dfp_header_hidden_string

Get our free email newsletter with just one click

Brian Blessed directs Spider’s Web at the Mill at Sonning review – ‘wicked humour’

Spider's Web at the Mill at Sonning. Photo: Craig Sugden Spider's Web at the Mill at Sonning. Photo: Craig Sugden
by -

For Spider’s Web, author Agatha Christie weaves a rather unexpected thread of comedy through one of her traditional murder mysteries. Originally created as a vehicle for the film actor Margaret Lockwood, a later revival at the old Nottingham Playhouse was the first proper acting job for Brian Blessed.

Here, Blessed returns to the Mill to direct Christie following his success last year with The Hollow. The veteran performer clearly has an affinity with the author’s dramatic style and while some of the comedy may be a little dated, Blessed’s surprisingly light touch uses physical and comedic punchlines well, making for a highly entertaining evening. There is humour too in Dinah England’s sombre walnut panelled set, which features a parquet floor laid out like a spider’s web and a rather majestic suit of armour.

The director is also blessed with an astute leading lady in Melanie Gutteridge. As Clarissa, Gutteridge is playful but also bold and a fiercely protective stepmother. Her white lies may lay the foundation for the plot but Gutteridge plays Clarissa with absolute integrity throughout. Anything less and we would have no sympathy for her.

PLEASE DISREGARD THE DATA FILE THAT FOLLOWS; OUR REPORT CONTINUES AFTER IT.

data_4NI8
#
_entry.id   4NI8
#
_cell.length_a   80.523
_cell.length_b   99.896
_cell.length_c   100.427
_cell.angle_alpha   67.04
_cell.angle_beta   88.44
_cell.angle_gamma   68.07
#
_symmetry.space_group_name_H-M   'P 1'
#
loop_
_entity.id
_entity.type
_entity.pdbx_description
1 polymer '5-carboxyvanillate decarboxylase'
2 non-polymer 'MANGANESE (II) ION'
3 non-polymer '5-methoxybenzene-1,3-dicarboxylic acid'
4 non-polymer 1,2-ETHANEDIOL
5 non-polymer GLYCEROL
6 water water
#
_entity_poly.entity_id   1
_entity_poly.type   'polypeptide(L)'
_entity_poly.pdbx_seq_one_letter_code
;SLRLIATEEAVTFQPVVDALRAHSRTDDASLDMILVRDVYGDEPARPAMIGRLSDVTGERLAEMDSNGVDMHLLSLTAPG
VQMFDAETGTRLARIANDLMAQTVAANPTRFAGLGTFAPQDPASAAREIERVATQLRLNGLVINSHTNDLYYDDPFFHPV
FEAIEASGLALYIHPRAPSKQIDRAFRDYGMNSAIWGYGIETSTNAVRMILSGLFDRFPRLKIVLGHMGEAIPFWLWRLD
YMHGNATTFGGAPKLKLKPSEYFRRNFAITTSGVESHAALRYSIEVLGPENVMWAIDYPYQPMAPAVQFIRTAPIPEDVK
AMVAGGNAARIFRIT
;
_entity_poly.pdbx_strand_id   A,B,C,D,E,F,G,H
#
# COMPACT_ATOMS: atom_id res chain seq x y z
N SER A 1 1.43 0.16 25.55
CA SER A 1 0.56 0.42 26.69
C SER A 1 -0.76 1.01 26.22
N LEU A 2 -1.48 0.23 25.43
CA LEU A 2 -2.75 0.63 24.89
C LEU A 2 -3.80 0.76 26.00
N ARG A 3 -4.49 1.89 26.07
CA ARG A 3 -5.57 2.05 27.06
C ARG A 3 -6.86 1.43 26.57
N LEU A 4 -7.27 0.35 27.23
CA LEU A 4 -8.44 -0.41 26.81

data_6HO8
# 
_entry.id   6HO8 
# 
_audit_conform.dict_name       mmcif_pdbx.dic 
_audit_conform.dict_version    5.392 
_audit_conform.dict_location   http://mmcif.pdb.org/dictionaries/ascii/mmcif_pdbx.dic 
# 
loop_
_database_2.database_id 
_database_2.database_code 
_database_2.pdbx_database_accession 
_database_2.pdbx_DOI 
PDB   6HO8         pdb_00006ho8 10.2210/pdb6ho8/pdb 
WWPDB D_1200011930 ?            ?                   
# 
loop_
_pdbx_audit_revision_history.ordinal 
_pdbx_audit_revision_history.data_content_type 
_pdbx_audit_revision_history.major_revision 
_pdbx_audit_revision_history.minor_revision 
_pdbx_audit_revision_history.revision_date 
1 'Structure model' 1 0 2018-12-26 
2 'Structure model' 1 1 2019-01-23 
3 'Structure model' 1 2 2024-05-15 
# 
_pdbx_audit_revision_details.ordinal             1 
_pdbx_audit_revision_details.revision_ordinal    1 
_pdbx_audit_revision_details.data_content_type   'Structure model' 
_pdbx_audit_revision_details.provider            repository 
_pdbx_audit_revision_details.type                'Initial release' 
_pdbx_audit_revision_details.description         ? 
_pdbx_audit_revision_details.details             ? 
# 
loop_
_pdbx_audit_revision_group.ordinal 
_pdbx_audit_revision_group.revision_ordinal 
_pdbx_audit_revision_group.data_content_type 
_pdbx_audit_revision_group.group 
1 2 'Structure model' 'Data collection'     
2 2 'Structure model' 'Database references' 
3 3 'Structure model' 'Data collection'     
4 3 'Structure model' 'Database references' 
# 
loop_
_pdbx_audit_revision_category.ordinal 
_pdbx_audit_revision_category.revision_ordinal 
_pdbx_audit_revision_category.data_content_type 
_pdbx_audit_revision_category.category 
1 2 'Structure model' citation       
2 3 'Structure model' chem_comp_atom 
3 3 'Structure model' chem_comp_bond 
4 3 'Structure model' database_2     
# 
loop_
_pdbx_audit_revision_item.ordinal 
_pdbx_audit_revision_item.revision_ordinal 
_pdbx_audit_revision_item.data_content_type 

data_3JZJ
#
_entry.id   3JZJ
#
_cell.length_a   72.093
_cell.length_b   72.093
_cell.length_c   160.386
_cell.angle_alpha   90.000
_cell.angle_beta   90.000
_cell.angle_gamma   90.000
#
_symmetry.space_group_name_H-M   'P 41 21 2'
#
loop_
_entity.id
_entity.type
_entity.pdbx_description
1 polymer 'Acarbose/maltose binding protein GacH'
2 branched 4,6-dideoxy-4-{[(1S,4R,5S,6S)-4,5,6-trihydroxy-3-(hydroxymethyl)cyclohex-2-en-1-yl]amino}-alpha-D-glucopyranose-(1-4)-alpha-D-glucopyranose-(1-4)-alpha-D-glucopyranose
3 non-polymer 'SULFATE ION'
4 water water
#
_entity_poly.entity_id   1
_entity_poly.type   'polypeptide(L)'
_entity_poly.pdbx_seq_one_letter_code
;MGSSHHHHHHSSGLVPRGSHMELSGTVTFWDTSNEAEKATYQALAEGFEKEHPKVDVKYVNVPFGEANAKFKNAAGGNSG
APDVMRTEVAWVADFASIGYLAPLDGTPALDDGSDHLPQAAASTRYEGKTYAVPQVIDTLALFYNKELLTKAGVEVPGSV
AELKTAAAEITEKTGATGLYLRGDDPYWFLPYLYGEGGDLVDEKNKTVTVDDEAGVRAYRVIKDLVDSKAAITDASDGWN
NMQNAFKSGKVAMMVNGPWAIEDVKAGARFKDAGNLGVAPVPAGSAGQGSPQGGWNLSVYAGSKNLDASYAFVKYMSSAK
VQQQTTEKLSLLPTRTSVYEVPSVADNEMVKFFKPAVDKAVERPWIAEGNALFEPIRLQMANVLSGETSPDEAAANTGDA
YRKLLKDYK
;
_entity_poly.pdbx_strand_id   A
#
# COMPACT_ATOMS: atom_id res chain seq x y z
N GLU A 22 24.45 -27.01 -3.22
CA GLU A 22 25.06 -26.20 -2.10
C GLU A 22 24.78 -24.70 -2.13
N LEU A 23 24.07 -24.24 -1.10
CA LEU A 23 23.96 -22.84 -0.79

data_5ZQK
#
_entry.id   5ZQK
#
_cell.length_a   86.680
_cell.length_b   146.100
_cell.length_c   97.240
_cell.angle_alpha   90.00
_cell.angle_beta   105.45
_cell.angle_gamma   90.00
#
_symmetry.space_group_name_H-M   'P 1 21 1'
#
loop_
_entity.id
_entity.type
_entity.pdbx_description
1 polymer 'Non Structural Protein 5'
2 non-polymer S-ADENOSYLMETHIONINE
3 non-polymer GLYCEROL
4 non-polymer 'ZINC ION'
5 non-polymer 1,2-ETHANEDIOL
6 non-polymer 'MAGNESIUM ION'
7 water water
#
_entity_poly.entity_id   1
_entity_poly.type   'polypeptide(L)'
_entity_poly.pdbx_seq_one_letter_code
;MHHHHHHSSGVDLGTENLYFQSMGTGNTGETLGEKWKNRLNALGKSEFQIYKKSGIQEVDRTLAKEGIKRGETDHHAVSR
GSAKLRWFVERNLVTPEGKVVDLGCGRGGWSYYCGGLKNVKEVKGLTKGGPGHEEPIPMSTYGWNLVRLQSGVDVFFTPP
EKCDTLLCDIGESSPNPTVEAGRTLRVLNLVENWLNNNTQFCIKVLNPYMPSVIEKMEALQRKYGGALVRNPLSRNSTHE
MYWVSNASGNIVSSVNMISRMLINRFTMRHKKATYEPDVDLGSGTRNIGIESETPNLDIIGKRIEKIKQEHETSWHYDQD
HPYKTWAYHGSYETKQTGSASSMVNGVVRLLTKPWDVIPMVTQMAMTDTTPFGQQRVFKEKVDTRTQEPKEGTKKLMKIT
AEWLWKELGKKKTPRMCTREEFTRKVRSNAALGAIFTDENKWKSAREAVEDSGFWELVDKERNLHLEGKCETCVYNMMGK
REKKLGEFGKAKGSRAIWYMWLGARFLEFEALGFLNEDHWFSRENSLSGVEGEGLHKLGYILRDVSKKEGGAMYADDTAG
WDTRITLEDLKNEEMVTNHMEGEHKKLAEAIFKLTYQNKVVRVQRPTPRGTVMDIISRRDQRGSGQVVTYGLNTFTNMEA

Joanna Brookes as Peake and Eric Carte as Birch are excellent value as familiar Christie stereotypes that beef up the comedy while Luke Barton’s charming turn as feckless rich-kid Warrender provides the appropriate twist in the tale. Spider’s Web may not be Christies most successful stage play but Blessed has revived it with pace, precision and occasion touches of eccentricity that serve the text extremely well.

We need your help…

When you subscribe to The Stage, you’re investing in our journalism. And our journalism is invested in supporting theatre and the performing arts.

The Stage is a family business, operated by the same family since we were founded in 1880. We do not receive government funding. We are not owned by a large corporation. Our editorial is not dictated by ticket sales.

We are fully independent, but this means we rely on revenue from readers to survive.

Help us continue to report on great work across the UK, champion new talent and keep up our investigative journalism that holds the powerful to account. Your subscription helps ensure our journalism can continue.

Subscribers to The Stage get 10% off The Stage Tickets’ price
Verdict
Lively, nicely balanced revival that captures something of Christie's wicked sense of humour
^